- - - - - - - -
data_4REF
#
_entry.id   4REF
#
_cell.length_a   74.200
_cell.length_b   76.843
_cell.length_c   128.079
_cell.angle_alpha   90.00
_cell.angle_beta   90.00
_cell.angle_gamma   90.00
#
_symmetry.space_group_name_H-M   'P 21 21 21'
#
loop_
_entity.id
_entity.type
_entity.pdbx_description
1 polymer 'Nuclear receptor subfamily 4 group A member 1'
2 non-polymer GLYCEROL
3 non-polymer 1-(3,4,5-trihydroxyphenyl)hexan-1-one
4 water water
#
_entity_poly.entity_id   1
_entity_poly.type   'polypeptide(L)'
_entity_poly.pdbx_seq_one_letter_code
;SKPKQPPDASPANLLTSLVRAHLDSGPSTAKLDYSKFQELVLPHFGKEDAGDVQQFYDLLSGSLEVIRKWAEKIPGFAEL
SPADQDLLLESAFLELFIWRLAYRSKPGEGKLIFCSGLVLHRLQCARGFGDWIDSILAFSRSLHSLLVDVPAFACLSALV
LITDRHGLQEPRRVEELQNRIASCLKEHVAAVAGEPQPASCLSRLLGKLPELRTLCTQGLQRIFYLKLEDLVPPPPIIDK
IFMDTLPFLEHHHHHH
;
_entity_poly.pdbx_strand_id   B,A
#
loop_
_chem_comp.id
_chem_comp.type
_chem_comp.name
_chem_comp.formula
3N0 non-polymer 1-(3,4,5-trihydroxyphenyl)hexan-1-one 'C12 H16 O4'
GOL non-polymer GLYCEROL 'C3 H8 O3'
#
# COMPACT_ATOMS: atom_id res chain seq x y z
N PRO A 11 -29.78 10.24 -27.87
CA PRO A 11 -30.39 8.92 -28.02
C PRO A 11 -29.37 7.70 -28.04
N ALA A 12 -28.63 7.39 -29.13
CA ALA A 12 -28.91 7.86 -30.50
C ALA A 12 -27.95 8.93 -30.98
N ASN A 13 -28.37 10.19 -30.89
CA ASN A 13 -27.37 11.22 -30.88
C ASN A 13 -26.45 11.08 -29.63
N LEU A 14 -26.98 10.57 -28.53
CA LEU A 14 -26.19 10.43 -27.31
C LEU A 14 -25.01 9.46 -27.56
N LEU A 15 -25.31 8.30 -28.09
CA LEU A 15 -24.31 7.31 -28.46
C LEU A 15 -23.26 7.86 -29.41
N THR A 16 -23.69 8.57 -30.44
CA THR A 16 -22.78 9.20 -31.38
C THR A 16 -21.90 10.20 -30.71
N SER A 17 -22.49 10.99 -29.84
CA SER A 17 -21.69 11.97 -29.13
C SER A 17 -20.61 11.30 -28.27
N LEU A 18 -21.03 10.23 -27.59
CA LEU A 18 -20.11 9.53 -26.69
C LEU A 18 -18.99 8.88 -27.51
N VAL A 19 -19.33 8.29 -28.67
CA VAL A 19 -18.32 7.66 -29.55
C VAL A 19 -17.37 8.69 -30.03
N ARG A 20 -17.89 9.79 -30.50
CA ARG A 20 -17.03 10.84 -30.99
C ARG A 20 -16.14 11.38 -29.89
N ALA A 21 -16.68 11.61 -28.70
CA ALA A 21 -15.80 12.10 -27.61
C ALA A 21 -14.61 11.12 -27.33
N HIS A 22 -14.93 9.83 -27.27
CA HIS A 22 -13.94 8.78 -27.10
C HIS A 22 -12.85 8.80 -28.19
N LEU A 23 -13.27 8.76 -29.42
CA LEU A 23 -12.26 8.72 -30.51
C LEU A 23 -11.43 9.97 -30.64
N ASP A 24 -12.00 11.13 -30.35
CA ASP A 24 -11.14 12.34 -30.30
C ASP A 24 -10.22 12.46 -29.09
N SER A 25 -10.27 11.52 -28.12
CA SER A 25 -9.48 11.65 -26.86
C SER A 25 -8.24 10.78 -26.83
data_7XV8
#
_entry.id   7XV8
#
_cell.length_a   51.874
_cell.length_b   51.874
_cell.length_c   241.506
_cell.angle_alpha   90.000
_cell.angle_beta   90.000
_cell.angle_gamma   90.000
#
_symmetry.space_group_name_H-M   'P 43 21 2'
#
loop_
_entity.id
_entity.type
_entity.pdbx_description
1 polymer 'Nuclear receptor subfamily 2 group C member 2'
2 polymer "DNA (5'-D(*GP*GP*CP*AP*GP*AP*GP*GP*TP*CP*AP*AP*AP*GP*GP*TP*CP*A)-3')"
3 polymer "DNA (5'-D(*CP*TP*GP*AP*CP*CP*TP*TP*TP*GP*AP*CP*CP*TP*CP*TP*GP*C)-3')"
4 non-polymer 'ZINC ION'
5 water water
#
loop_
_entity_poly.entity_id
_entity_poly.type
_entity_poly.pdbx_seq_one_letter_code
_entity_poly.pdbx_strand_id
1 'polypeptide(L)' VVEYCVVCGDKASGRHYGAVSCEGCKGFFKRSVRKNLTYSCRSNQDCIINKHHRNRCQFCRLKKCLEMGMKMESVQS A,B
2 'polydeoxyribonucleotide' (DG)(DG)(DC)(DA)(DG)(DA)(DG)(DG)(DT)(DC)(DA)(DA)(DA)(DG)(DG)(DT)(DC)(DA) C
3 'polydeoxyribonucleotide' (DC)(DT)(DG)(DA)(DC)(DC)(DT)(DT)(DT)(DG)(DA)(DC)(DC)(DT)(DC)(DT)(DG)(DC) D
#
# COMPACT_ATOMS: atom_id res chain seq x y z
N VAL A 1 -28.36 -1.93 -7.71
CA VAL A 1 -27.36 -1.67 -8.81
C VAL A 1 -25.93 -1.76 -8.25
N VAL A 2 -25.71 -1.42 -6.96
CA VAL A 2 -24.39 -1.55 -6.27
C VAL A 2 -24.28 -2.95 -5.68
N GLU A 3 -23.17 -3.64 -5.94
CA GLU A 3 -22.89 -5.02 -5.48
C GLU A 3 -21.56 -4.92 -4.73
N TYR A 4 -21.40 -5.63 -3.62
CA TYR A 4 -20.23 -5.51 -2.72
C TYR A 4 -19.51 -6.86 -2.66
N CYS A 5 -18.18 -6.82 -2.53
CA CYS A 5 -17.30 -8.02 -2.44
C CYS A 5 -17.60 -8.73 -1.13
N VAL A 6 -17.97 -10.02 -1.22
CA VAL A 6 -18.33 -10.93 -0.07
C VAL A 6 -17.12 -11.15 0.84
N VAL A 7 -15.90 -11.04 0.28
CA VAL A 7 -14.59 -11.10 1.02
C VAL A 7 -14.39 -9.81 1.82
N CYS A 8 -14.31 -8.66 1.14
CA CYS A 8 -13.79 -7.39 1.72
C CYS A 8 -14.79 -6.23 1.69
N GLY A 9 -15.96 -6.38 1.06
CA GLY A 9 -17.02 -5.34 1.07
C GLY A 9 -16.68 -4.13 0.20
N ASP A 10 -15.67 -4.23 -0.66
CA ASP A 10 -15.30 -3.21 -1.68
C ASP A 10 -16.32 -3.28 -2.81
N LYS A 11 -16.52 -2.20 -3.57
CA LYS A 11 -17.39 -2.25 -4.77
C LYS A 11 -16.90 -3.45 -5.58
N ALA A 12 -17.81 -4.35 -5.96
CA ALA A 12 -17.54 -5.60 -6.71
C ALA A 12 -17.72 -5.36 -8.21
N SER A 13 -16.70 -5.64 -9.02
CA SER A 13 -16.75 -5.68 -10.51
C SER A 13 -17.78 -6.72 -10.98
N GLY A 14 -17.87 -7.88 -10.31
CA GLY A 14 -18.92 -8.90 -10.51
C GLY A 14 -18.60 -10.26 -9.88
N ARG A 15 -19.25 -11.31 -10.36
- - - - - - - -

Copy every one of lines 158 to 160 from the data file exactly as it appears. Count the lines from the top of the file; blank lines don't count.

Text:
C SER A 13 -17.78 -6.72 -10.98
N GLY A 14 -17.87 -7.88 -10.31
CA GLY A 14 -18.92 -8.90 -10.51